An imperfect film reminds Americans of chilling crime and those wrongfully convicted
It’s often said that the more you know about something, the less you are apt to like a film about it. So let me state up front that I was living in New York City (in a single room occupancy hotel not far from Central Park, in fact — I went running in the park almost every day), in 1989, so I remember the Central Park jogger case quite well.
In fact, if you lived in the city at the time, it was almost impossible not to hear about the case, including the controversy over the treatment of the young men arrested and later convicted of this crime. The case also received nationwide coverage, as did the fact that someone else later confessed to the crime, and that the Five’s convictions were overturned in 2002.
Apparently most Americans don’t know much about this case, however, and they may be better served than I was by The Central Park Five, a new documentary by Ken Burns, Sarah Burns, and David McMahon. The film begins with the taped confession of the actual assailant, Matias Reyes, so that there’s never a moment’s doubt that the Five were falsely convicted. The focus of the film is on how it happened — how five young men were arrested, interrogated, confessed, convicted and (much later) exonerated.
It’s a chilling story that points to one conclusion: after this horrific crime (a young woman was raped, severely beaten, and left for dead in the park), the police picked up some young men who were in the vicinity (and, in fact, were part of a large group of young men who had committed several assaults earlier that evening, although this is downplayed in the film), and interrogated and intimidated them until they confessed to the rape and beating of the Central Park jogger.
It’s no secret that police may use various interrogation techniques when they want to get a confession, that the person being questioned may not know his or her rights, and that under pressure, people may confess to all sorts of things they haven’t done. That’s what happened in this case, and when the invented confessions didn’t match, that didn’t cause anyone in authority to question whether something had gone amiss. It also didn’t matter that there was no physical evidence linking the Five to the attack — the confessions were enough to convince a jury.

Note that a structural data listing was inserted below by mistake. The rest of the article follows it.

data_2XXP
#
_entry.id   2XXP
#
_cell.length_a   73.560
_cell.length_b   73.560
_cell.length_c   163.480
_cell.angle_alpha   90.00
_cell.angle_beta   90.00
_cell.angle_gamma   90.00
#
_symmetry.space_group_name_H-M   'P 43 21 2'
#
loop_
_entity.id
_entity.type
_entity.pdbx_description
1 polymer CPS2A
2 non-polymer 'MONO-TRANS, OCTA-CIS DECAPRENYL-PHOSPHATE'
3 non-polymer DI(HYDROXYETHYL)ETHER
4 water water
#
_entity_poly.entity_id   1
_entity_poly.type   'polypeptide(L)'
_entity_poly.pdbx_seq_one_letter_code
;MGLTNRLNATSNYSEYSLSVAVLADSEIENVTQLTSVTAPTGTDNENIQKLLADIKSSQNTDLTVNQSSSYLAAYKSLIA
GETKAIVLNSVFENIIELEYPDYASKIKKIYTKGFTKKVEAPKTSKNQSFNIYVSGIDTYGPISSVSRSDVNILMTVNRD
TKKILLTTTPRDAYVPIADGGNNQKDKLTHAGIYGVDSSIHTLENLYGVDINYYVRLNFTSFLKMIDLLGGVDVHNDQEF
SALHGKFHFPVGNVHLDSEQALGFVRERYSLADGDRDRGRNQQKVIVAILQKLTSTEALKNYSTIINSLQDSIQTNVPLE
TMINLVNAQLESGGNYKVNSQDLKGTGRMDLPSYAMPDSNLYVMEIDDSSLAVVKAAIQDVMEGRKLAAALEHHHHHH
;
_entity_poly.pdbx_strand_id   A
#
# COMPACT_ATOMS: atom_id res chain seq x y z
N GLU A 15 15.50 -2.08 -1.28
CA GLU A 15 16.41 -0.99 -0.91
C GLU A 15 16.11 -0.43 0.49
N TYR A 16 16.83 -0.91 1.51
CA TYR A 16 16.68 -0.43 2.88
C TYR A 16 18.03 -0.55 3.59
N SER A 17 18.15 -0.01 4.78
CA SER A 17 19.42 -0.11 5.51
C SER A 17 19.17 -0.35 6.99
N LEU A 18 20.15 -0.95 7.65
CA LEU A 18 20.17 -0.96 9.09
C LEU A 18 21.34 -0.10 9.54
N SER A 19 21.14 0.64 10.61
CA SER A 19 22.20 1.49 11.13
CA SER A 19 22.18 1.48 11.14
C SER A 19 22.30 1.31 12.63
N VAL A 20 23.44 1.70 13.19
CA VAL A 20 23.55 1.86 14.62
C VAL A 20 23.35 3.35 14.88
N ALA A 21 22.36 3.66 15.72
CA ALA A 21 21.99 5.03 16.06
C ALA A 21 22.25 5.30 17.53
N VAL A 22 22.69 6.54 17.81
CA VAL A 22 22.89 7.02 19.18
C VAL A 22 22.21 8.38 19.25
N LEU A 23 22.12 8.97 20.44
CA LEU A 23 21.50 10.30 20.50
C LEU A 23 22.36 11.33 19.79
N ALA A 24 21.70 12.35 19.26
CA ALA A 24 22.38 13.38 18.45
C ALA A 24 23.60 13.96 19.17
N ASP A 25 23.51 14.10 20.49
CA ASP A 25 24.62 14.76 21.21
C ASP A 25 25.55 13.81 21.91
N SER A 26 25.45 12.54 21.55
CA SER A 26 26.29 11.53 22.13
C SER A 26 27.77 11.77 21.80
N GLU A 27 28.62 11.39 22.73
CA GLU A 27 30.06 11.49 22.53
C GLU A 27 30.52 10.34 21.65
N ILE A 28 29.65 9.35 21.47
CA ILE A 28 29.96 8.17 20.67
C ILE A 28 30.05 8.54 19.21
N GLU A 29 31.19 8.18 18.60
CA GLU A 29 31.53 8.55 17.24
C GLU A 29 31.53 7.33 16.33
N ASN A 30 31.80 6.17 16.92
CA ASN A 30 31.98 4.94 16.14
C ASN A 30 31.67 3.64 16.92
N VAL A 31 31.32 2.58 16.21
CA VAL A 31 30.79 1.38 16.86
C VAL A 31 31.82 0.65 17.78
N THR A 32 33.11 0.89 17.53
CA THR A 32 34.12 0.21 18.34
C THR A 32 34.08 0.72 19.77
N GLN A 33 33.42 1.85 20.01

The Central Park Five is a straightforward documentary consisting primarily of archival footage and talking heads (New York Times columnist Jim Dwyer appears so frequently that he serves as the de facto narrator). It creates a portrait of a city (white and African American alike) terrified of violent teenagers — “wilding” and “wolf pack” are terms particularly associated with 1980s New York — and who focused that fear on the case. The fact that the assault took place in Central Park, as close as you can get to sacred ground for New Yorkers, certainly brought more attention to the case, as did the fact that the victim was white and the accused African American and Hispanic. Those dynamics are not specific to New York, of course, and I’m not sure they’ve changed all that much over the years, but they are part of the story.
The Central Park Five has received overwhelmingly positive reviews, which I find somewhat mystifying — to me it’s a respectable but often tedious film that adds little to what is already well known about this episode. On the other hand, given Americans’ notoriously poor sense of history, maybe they need a refresher course in the facts of this case, and for that purpose The Central Park Five will fill the bill.